- Photography: The juice of Yucca filamentosa can be used in the alternative photographic process known as anthotype, where plant juices are used to create images on paper.
- Dye: The roots and leaves can be used to produce natural dyes for textiles, yielding colors ranging from yellow to green.
- Garden landscaping: With its tall spikes of creamy white flowers, Yucca filamentosa is popular as an ornamental plant in xeriscaping and drought-resistant gardens.
- Horticultural therapy: Gardening with Yucca filamentosa and other plants can provide therapeutic benefits to people engaging in horticultural therapy programs.
- Compost material: The leaves, when dried and shredded, can be used as a carbon-rich material for composting, helping to balance the compost pile's nutrients.
- Feng Shui
The Adam's needle is not used in Feng Shui practice.
- Zodiac Sign Compitability
The Adam's needle is not used in astrology practice.
- Plant Symbolism
- Protection – Yucca filamentosa, commonly known as Adam's Needle, has sharp, sword-like leaves that are seen as symbols of protection, warding off negative influences and energies.
- Purity – The white, bell-shaped flowers of Adam's Needle are often associated with purity and cleanliness, possibly due to their crisp and bright appearance.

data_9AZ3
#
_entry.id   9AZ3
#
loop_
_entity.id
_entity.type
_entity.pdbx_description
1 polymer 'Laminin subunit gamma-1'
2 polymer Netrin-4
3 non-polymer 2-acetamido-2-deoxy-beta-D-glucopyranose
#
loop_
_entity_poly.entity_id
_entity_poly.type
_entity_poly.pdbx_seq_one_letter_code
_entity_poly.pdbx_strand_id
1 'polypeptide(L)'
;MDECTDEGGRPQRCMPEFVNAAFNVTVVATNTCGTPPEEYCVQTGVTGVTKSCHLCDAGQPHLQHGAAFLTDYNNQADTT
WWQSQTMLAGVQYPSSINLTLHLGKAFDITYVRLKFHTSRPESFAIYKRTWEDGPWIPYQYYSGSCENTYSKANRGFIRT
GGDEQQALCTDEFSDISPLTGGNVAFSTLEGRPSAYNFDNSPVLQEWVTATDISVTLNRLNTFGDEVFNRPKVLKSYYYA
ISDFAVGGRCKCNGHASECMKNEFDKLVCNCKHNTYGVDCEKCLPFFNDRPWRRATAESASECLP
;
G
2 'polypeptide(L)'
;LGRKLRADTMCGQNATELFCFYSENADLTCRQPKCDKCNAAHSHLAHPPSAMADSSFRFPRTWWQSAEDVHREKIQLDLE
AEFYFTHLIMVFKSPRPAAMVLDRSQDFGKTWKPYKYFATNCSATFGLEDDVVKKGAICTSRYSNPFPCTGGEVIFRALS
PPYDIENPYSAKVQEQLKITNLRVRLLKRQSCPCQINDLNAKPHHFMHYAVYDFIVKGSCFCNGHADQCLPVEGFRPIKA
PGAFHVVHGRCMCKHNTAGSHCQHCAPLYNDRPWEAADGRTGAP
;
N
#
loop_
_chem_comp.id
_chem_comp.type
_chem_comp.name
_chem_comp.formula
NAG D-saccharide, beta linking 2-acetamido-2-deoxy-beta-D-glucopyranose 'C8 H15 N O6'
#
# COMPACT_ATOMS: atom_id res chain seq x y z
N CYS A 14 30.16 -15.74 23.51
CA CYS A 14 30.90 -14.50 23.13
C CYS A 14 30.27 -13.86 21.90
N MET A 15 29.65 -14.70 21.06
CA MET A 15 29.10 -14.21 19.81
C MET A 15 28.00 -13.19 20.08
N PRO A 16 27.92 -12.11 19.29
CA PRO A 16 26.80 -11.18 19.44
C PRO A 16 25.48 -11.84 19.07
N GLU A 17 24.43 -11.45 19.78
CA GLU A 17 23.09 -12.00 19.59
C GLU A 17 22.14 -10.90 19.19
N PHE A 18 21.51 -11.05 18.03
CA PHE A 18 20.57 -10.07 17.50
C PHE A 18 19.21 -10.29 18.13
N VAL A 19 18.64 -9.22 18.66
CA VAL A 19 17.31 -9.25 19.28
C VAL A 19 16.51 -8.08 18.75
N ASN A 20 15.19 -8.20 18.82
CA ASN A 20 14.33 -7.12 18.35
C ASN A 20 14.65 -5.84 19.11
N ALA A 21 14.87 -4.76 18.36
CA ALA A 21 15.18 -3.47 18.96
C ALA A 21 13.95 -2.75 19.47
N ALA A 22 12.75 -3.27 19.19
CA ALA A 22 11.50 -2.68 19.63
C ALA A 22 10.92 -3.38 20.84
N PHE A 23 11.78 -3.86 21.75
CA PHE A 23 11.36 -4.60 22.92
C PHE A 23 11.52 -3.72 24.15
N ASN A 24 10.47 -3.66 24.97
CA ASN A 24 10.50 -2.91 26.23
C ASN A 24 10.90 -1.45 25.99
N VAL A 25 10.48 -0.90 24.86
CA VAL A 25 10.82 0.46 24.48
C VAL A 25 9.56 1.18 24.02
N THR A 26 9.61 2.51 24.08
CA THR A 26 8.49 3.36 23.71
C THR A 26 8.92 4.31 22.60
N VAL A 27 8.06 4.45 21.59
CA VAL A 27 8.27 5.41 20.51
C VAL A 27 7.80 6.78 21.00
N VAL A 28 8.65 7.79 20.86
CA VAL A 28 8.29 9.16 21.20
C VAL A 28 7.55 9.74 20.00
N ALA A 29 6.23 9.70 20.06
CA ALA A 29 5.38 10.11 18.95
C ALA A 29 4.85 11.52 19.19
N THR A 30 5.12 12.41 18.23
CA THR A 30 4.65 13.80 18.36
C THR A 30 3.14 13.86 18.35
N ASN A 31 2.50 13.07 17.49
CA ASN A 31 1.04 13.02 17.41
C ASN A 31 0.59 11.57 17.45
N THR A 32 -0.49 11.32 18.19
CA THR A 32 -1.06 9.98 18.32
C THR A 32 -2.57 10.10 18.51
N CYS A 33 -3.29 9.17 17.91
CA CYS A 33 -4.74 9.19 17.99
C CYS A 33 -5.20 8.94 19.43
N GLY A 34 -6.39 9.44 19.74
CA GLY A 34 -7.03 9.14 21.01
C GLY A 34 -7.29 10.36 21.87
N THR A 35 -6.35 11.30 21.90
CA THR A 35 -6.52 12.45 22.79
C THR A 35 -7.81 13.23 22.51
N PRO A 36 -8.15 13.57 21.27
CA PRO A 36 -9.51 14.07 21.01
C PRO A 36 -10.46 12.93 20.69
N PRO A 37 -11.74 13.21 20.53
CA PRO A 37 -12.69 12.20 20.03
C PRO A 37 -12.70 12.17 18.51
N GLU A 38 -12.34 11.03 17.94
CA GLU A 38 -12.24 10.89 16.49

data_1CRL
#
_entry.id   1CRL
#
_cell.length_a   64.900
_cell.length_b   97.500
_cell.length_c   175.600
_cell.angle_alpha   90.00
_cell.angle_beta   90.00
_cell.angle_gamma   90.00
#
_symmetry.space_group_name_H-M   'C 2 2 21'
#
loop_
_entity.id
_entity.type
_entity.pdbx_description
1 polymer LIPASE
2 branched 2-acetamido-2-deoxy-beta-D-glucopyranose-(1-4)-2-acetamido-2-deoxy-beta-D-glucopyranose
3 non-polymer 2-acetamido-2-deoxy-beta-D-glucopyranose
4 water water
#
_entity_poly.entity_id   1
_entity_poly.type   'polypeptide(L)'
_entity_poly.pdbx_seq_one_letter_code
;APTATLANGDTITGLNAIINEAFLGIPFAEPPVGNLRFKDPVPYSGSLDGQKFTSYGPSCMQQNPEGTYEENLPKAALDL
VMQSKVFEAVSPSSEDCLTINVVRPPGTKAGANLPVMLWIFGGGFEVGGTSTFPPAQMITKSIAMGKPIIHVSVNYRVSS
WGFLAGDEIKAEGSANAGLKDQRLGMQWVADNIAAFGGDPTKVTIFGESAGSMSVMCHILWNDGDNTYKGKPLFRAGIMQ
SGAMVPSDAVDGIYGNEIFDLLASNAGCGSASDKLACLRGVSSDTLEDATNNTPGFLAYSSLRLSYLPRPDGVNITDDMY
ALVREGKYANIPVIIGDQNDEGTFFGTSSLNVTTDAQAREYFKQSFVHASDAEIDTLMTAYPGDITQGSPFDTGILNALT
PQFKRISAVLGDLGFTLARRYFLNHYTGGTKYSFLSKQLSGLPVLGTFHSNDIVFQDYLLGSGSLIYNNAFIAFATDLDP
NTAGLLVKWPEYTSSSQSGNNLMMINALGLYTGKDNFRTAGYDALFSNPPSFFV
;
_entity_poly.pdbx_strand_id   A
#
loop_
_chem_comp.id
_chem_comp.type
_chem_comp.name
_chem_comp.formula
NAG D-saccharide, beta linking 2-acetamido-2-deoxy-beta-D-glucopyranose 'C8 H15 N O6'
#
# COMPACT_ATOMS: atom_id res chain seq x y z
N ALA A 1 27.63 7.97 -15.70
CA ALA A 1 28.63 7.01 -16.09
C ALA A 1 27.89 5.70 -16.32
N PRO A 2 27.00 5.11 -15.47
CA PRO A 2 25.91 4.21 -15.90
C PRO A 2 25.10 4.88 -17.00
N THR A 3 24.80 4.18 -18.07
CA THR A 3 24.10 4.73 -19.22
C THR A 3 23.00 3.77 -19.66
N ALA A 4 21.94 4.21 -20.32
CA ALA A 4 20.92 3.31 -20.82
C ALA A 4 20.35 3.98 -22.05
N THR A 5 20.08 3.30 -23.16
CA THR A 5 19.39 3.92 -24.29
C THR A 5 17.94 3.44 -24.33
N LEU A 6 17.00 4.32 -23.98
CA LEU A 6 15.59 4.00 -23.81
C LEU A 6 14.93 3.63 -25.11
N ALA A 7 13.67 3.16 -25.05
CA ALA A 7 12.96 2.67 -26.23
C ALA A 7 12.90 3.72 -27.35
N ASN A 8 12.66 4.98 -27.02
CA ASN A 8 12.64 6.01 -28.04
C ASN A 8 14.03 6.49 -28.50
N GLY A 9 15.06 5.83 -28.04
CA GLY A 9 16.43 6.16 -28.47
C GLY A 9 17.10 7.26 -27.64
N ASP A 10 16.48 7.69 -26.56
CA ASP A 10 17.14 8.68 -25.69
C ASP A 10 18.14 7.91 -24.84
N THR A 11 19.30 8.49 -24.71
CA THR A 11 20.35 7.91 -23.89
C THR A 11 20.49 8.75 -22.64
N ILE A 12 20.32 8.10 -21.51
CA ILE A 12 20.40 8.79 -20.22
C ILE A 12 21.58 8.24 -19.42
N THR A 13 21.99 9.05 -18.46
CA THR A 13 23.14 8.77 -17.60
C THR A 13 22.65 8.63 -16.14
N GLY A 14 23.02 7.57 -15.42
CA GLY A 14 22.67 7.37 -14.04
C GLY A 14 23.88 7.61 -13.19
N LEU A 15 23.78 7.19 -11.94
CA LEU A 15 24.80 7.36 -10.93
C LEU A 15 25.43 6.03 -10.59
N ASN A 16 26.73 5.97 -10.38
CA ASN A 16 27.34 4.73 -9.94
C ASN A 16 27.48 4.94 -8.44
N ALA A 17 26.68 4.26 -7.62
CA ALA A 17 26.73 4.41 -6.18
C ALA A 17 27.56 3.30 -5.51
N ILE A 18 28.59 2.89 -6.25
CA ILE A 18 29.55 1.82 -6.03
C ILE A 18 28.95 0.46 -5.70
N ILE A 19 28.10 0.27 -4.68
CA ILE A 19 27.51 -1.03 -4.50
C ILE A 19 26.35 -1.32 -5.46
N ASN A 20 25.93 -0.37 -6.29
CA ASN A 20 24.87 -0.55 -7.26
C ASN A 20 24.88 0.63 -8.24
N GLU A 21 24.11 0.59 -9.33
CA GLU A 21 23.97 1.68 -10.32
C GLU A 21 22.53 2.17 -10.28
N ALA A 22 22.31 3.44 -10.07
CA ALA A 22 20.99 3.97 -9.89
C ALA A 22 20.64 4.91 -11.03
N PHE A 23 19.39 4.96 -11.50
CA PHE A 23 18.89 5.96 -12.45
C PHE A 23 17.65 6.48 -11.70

- Survival and Resilience – Adam's Needle is known for its ability to withstand tough conditions, symbolizing tenacity, survival, and the capability to thrive in challenging environments.
- Transformation – This plant can endure and adapt to various climates, symbolizing personal growth and the ability to change and evolve through different life circumstances.
- New Opportunities – The blooming of Adam's Needle signifies new beginnings and opportunities, as it is a plant that can take root in diverse and unforgiving terrains.
Adam's needle requires minimal watering as it is a drought-tolerant plant. Water the plant sparingly, only when the top few inches of soil are completely dry. Typically, watering every 7 to 10 days during the growing season and much less during winter, about once a month, is sufficient. Deeply water the plant with approximately one gallon per plant, ensuring you saturate the soil around the root zone each time. Overwatering can lead to root rot, so it's crucial to let the soil dry out between watering sessions.
Adam’s needle thrives in full sunlight and can handle direct, bright light for most of the day. The best spot for this plant is in an area where it will receive at least six hours of sunlight daily. However, it is adaptable enough to tolerate partial shade, especially in the hottest parts of the day, but its growth might be less robust.